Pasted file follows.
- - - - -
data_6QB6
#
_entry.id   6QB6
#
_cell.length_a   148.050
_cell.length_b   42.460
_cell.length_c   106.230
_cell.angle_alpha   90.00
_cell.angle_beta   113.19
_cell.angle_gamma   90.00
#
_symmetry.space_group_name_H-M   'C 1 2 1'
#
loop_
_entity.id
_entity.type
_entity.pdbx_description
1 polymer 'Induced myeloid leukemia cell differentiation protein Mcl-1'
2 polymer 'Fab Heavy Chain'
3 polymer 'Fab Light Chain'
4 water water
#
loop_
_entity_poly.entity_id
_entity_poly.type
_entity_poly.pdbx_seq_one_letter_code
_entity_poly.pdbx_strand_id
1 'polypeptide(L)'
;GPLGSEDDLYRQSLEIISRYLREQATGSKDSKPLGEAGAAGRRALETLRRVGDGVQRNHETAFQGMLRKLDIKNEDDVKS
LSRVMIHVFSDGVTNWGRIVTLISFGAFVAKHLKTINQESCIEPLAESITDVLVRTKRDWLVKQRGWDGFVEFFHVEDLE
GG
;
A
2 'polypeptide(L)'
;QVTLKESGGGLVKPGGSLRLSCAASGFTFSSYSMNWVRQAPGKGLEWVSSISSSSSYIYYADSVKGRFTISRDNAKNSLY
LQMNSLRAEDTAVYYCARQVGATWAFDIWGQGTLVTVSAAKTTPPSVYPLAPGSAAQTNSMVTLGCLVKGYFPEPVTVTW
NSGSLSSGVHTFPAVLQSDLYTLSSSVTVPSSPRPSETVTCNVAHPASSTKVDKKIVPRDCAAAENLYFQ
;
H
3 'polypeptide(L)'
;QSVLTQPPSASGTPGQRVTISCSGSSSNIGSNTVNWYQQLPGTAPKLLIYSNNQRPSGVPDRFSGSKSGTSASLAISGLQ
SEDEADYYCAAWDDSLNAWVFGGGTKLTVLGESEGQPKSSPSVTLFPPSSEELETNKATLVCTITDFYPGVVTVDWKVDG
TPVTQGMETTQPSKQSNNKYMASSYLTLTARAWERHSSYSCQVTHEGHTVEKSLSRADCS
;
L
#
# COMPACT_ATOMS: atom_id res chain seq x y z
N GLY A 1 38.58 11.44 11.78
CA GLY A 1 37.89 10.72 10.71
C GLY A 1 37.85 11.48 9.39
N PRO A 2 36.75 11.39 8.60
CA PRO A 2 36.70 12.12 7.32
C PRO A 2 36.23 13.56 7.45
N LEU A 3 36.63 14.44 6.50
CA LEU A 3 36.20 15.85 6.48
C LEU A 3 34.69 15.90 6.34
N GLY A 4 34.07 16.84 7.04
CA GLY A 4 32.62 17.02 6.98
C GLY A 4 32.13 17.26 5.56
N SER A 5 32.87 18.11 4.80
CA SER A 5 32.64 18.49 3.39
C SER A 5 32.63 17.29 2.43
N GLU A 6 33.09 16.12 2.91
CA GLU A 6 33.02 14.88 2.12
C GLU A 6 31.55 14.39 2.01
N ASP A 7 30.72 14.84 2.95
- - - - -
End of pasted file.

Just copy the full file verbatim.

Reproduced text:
data_6QB6
#
_entry.id   6QB6
#
_cell.length_a   148.050
_cell.length_b   42.460
_cell.length_c   106.230
_cell.angle_alpha   90.00
_cell.angle_beta   113.19
_cell.angle_gamma   90.00
#
_symmetry.space_group_name_H-M   'C 1 2 1'
#
loop_
_entity.id
_entity.type
_entity.pdbx_description
1 polymer 'Induced myeloid leukemia cell differentiation protein Mcl-1'
2 polymer 'Fab Heavy Chain'
3 polymer 'Fab Light Chain'
4 water water
#
loop_
_entity_poly.entity_id
_entity_poly.type
_entity_poly.pdbx_seq_one_letter_code
_entity_poly.pdbx_strand_id
1 'polypeptide(L)'
;GPLGSEDDLYRQSLEIISRYLREQATGSKDSKPLGEAGAAGRRALETLRRVGDGVQRNHETAFQGMLRKLDIKNEDDVKS
LSRVMIHVFSDGVTNWGRIVTLISFGAFVAKHLKTINQESCIEPLAESITDVLVRTKRDWLVKQRGWDGFVEFFHVEDLE
GG
;
A
2 'polypeptide(L)'
;QVTLKESGGGLVKPGGSLRLSCAASGFTFSSYSMNWVRQAPGKGLEWVSSISSSSSYIYYADSVKGRFTISRDNAKNSLY
LQMNSLRAEDTAVYYCARQVGATWAFDIWGQGTLVTVSAAKTTPPSVYPLAPGSAAQTNSMVTLGCLVKGYFPEPVTVTW
NSGSLSSGVHTFPAVLQSDLYTLSSSVTVPSSPRPSETVTCNVAHPASSTKVDKKIVPRDCAAAENLYFQ
;
H
3 'polypeptide(L)'
;QSVLTQPPSASGTPGQRVTISCSGSSSNIGSNTVNWYQQLPGTAPKLLIYSNNQRPSGVPDRFSGSKSGTSASLAISGLQ
SEDEADYYCAAWDDSLNAWVFGGGTKLTVLGESEGQPKSSPSVTLFPPSSEELETNKATLVCTITDFYPGVVTVDWKVDG
TPVTQGMETTQPSKQSNNKYMASSYLTLTARAWERHSSYSCQVTHEGHTVEKSLSRADCS
;
L
#
# COMPACT_ATOMS: atom_id res chain seq x y z
N GLY A 1 38.58 11.44 11.78
CA GLY A 1 37.89 10.72 10.71
C GLY A 1 37.85 11.48 9.39
N PRO A 2 36.75 11.39 8.60
CA PRO A 2 36.70 12.12 7.32
C PRO A 2 36.23 13.56 7.45
N LEU A 3 36.63 14.44 6.50
CA LEU A 3 36.20 15.85 6.48
C LEU A 3 34.69 15.90 6.34
N GLY A 4 34.07 16.84 7.04
CA GLY A 4 32.62 17.02 6.98
C GLY A 4 32.13 17.26 5.56
N SER A 5 32.87 18.11 4.80
CA SER A 5 32.64 18.49 3.39
C SER A 5 32.63 17.29 2.43
N GLU A 6 33.09 16.12 2.91
CA GLU A 6 33.02 14.88 2.12
C GLU A 6 31.55 14.39 2.01
N ASP A 7 30.72 14.84 2.95